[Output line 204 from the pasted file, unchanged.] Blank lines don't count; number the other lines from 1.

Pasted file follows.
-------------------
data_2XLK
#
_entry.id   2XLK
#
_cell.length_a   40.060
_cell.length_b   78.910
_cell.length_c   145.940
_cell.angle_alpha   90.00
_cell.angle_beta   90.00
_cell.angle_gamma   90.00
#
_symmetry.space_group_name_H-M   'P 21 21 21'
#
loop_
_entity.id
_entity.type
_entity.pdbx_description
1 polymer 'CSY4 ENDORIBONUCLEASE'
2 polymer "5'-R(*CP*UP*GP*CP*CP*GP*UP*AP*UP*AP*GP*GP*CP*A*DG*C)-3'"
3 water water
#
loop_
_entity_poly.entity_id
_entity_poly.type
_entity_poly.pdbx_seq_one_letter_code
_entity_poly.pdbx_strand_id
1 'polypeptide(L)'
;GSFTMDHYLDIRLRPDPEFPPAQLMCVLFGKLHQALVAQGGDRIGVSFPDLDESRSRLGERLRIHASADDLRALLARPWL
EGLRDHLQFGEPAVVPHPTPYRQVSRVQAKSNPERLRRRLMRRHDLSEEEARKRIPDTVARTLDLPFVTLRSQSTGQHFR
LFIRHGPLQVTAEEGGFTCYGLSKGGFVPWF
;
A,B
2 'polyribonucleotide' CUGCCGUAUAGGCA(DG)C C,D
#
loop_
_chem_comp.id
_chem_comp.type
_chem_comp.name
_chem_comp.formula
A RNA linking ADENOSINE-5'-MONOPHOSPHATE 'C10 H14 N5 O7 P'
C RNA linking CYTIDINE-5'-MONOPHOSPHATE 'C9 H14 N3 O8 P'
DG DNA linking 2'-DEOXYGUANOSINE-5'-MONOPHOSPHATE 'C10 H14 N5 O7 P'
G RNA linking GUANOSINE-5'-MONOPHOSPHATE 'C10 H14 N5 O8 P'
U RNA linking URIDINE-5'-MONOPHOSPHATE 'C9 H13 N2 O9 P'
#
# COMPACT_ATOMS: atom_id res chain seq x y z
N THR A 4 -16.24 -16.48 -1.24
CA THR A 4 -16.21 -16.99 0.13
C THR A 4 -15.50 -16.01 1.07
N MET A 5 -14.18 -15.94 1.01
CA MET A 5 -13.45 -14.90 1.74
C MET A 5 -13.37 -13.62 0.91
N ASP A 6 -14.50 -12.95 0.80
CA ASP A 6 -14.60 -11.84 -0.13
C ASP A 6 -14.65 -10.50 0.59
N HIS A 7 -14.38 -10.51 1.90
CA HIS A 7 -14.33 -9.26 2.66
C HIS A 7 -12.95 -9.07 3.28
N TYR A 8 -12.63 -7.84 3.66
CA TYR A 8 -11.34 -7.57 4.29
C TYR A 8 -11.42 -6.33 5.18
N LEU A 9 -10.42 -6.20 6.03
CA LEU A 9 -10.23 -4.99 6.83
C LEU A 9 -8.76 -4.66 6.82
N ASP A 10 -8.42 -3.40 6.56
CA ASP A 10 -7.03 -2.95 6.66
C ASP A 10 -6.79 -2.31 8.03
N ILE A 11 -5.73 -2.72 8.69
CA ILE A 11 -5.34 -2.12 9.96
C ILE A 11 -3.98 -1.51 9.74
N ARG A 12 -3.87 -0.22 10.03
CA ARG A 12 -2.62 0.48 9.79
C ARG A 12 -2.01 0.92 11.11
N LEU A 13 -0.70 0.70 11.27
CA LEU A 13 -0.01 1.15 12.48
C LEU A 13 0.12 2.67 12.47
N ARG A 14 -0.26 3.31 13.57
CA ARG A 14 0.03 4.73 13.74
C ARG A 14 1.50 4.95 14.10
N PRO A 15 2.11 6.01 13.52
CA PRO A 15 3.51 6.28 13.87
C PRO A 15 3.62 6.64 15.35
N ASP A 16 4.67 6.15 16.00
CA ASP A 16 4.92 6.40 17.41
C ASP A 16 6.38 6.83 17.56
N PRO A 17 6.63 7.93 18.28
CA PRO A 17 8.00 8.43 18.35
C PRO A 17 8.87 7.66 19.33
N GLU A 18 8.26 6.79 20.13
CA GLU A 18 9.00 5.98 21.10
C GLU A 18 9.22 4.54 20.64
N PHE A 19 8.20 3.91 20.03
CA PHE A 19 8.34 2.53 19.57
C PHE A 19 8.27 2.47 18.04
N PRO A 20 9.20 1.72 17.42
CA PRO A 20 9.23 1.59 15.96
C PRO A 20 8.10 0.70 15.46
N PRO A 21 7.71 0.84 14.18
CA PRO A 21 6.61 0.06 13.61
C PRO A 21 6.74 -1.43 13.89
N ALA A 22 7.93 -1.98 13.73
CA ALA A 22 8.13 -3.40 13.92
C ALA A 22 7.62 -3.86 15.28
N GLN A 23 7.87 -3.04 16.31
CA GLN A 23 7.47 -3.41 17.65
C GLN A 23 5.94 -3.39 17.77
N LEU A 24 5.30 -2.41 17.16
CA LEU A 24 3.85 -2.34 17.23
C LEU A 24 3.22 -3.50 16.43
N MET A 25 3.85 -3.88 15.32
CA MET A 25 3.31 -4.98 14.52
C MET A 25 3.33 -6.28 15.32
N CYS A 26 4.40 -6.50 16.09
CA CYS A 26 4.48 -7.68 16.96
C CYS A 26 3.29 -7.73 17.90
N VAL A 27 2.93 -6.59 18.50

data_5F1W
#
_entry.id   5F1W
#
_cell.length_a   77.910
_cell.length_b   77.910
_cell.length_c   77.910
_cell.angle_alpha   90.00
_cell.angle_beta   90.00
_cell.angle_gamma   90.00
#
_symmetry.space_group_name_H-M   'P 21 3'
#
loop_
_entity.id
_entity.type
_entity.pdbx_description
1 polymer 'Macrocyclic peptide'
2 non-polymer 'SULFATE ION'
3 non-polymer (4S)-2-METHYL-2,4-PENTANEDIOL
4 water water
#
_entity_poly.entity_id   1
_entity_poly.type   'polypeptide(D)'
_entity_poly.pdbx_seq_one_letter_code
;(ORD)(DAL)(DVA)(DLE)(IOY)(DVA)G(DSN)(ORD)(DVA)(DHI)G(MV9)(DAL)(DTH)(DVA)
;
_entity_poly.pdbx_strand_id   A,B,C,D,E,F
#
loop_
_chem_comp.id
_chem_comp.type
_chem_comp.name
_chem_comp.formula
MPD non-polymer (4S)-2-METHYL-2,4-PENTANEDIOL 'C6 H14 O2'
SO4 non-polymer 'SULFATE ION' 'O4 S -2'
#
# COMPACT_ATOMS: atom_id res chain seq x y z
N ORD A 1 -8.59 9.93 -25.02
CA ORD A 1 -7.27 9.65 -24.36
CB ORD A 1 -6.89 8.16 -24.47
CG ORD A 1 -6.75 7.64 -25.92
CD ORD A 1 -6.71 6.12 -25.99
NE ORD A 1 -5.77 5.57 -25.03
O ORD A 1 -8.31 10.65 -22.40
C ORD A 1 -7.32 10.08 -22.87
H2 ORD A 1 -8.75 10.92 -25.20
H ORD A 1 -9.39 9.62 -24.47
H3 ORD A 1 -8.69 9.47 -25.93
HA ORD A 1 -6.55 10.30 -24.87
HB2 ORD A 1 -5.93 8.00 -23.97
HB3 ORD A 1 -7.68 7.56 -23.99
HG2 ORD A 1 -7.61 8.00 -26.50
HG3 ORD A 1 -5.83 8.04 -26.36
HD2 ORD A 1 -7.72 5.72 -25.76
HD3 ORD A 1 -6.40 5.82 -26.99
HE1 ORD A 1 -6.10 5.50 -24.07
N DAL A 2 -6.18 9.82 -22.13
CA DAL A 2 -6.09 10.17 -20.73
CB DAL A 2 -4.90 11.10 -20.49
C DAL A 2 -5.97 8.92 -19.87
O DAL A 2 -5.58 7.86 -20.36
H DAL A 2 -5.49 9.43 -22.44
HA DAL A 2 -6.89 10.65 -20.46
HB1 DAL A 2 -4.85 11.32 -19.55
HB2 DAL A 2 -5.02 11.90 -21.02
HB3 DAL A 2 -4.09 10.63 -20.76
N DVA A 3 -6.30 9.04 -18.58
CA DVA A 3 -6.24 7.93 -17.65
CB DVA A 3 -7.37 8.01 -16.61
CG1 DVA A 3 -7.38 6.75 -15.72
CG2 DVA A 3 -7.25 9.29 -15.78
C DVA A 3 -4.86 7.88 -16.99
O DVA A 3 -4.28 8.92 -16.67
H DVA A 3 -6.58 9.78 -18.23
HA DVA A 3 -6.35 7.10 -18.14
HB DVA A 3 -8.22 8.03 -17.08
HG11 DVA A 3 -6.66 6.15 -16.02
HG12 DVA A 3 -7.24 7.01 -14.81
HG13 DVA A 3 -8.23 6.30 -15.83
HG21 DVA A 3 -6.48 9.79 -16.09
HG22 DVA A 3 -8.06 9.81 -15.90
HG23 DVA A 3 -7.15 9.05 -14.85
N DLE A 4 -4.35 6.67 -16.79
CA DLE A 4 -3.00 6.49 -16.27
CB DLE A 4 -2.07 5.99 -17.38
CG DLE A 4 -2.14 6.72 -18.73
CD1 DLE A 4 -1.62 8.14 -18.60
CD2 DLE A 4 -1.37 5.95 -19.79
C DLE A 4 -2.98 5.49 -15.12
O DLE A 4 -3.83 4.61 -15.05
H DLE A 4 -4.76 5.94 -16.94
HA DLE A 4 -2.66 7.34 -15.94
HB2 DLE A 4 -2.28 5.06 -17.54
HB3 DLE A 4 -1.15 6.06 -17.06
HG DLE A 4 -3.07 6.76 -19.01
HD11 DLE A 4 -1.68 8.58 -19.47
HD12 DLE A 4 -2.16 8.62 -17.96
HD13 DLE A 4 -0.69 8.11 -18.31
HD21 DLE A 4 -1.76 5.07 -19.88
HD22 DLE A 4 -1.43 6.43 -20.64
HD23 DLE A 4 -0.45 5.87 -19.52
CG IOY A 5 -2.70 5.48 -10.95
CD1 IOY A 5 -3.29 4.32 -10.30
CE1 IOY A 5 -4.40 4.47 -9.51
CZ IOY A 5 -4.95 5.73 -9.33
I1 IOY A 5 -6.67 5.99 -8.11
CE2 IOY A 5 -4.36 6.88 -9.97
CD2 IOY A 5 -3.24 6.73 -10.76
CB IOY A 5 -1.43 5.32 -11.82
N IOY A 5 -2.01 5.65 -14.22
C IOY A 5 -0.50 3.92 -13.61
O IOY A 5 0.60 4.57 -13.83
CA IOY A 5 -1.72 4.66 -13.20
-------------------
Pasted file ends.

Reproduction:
CD1 DLE A 4 -1.62 8.14 -18.60